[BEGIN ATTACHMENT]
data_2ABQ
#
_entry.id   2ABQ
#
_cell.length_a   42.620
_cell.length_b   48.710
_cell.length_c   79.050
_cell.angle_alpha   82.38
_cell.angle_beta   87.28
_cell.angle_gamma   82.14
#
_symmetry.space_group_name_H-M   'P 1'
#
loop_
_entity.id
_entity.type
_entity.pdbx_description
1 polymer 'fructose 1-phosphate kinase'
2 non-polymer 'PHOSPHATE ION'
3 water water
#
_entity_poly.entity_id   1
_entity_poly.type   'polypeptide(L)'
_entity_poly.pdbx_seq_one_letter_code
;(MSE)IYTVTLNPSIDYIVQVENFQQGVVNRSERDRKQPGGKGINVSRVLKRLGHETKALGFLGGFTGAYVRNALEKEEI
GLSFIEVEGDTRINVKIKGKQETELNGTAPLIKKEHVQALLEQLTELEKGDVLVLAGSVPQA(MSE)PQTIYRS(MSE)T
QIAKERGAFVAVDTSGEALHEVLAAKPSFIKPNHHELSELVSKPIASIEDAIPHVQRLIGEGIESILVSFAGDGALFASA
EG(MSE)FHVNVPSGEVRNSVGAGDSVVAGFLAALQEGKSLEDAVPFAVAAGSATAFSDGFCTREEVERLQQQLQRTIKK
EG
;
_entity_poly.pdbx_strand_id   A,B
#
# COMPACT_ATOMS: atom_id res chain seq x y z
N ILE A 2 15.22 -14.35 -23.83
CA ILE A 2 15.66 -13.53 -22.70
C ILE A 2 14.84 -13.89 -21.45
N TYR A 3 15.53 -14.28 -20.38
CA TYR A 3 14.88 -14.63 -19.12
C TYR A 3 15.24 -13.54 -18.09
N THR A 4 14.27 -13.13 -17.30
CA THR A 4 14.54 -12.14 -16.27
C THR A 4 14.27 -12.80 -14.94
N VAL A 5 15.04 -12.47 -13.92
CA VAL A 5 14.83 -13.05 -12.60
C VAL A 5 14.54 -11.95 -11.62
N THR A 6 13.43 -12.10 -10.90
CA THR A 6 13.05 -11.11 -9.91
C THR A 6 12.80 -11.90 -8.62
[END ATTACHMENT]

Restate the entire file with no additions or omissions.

data_2ABQ
#
_entry.id   2ABQ
#
_cell.length_a   42.620
_cell.length_b   48.710
_cell.length_c   79.050
_cell.angle_alpha   82.38
_cell.angle_beta   87.28
_cell.angle_gamma   82.14
#
_symmetry.space_group_name_H-M   'P 1'
#
loop_
_entity.id
_entity.type
_entity.pdbx_description
1 polymer 'fructose 1-phosphate kinase'
2 non-polymer 'PHOSPHATE ION'
3 water water
#
_entity_poly.entity_id   1
_entity_poly.type   'polypeptide(L)'
_entity_poly.pdbx_seq_one_letter_code
;(MSE)IYTVTLNPSIDYIVQVENFQQGVVNRSERDRKQPGGKGINVSRVLKRLGHETKALGFLGGFTGAYVRNALEKEEI
GLSFIEVEGDTRINVKIKGKQETELNGTAPLIKKEHVQALLEQLTELEKGDVLVLAGSVPQA(MSE)PQTIYRS(MSE)T
QIAKERGAFVAVDTSGEALHEVLAAKPSFIKPNHHELSELVSKPIASIEDAIPHVQRLIGEGIESILVSFAGDGALFASA
EG(MSE)FHVNVPSGEVRNSVGAGDSVVAGFLAALQEGKSLEDAVPFAVAAGSATAFSDGFCTREEVERLQQQLQRTIKK
EG
;
_entity_poly.pdbx_strand_id   A,B
#
# COMPACT_ATOMS: atom_id res chain seq x y z
N ILE A 2 15.22 -14.35 -23.83
CA ILE A 2 15.66 -13.53 -22.70
C ILE A 2 14.84 -13.89 -21.45
N TYR A 3 15.53 -14.28 -20.38
CA TYR A 3 14.88 -14.63 -19.12
C TYR A 3 15.24 -13.54 -18.09
N THR A 4 14.27 -13.13 -17.30
CA THR A 4 14.54 -12.14 -16.27
C THR A 4 14.27 -12.80 -14.94
N VAL A 5 15.04 -12.47 -13.92
CA VAL A 5 14.83 -13.05 -12.60
C VAL A 5 14.54 -11.95 -11.62
N THR A 6 13.43 -12.10 -10.90
CA THR A 6 13.05 -11.11 -9.91
C THR A 6 12.80 -11.90 -8.62